3. Cone-Headed Grasshopper

Cone-Headed or Long-Headed Grasshopper

As suggested by their name, cone-headed grasshoppers have a pointy cone-shaped head. They are identified by their light-green or brown slender bodies that can be up to four centimeters in length. They can bite with their strong jaws. This species prefers to live in grasslands or weeds.

Like other types of long-headed grasshoppers, cone-heads also have a specific song. Their song is comprised of only one note which is repeated over and over again to produce a melody.

For example, a North American cone-headed grasshopper — N. robustus — creates a constant buzzing sound along with droning noise through their wings.

These species are typically found in warmer regions of southern and central Europe. Their two subfamilies are as follows:

  • Acrida ungarica ungarica
  • Acrida ungarica mediterranea

4. Shield-Back KatydidShield-back katydid

This grasshopper with a long tail is the shield-back katydid and they closely resemble crickets. Ranging in size from 18 to 50 millimeters they are usually black or brown, although they can be green, as well. Generally, shield-back katydids possess short wings or no wings at all and are unable to fly.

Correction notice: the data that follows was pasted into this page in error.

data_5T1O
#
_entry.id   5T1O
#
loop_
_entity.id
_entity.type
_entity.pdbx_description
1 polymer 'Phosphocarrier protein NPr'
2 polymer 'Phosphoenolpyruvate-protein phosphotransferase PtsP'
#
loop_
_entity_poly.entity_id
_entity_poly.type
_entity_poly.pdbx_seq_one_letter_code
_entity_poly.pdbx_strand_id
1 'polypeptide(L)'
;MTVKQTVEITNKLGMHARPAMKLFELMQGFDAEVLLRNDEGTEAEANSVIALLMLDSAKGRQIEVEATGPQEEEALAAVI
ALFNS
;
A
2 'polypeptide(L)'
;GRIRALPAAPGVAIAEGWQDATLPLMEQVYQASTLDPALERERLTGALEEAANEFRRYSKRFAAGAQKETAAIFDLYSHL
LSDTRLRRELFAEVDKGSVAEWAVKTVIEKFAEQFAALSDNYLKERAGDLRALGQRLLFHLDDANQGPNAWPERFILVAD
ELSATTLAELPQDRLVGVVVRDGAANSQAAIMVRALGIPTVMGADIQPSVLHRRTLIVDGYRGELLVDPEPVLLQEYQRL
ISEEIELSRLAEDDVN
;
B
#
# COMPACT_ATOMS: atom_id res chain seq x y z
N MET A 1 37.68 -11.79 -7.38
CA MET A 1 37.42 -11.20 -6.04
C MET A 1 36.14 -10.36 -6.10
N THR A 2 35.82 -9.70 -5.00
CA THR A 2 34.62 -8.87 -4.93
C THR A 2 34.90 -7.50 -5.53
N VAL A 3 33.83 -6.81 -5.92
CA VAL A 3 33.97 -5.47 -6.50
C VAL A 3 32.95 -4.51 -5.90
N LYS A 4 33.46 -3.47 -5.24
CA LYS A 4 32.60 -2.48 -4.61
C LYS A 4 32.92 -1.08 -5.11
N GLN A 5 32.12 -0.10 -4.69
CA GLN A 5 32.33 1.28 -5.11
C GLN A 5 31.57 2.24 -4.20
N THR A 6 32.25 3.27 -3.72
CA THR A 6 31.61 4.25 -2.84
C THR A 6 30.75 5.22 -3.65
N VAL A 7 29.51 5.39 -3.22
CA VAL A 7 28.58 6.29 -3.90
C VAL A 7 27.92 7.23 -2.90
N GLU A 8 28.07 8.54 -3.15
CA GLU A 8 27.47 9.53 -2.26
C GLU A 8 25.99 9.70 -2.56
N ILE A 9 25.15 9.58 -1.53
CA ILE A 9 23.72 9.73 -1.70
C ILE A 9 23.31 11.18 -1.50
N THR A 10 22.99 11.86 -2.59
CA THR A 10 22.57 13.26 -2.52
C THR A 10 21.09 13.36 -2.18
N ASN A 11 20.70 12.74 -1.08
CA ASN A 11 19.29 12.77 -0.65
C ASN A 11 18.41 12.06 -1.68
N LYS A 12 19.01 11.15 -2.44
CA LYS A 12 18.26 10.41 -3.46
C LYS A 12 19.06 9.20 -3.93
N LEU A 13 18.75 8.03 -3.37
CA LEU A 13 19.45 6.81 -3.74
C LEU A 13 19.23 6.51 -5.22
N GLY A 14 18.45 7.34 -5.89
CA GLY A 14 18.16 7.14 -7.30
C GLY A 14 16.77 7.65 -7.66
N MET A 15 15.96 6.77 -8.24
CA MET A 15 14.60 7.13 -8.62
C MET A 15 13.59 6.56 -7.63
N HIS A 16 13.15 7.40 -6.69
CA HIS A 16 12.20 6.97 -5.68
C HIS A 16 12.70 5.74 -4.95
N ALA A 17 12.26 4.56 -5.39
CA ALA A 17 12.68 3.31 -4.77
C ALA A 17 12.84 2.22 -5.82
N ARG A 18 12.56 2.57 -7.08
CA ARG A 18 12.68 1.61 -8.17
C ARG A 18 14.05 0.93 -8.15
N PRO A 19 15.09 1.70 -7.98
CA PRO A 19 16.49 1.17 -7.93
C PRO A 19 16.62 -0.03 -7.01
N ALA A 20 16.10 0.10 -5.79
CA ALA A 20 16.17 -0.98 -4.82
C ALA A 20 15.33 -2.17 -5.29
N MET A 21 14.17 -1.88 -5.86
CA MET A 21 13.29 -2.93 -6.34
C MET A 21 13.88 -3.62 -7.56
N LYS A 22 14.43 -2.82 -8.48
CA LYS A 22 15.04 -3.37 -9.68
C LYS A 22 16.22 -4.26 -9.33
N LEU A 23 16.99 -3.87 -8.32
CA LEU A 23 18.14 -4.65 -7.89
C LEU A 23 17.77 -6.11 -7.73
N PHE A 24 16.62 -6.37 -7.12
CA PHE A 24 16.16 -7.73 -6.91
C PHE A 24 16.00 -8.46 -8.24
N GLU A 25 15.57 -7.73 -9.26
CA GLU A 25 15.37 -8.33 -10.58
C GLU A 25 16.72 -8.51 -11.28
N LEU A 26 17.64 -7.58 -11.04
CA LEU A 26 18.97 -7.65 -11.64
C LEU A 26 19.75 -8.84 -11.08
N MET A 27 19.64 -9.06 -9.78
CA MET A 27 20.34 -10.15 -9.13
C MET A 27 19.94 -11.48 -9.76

This species is found in western North America in open country, forests and farmlands. They are active in summer and early fall and go into hiding in winter. Shield-back katydids feed on other insects (both dead and alive) and plants.

Short-Horned Grasshoppers

Belonging to the family Acrididae and insect order Orthoptera, short-horned grasshoppers have short but heavy antennae. The females possess a four-valved ovipositor to help lay an egg and three-segmented tarsi. 

Short-horned grasshoppers typically range in size from five to 11 millimeters. They have green or straw-hued bodies and long hindlegs and femurs that help them jump great distances.

Not all of the species come with wings — some lack wings and are flightless in nature. The winged male species make noises through the rubbing of their front wings.

Female short-horned grasshoppers can lay up to 100 eggs in the soil. Following are types of short-horned grasshoppers:

1. Spur-Throated Grasshopper

Spur-throated grasshopper

These are the most popular species of grasshoppers in North America. They come in a wide range of colors including brown, red, green, yellow, and orange.

Some species exhibit a bright range of hues with small spots all over their body and small and slender antennae on the top of their head.

The females lay as many as 20 eggs in the soil and sit over them throughout the winter season. The nymphs mature in the early summer and remain in the out in the Southern states.

Generally, spur-throated grasshoppers are seen in open fields and meadows, flying from one place to another.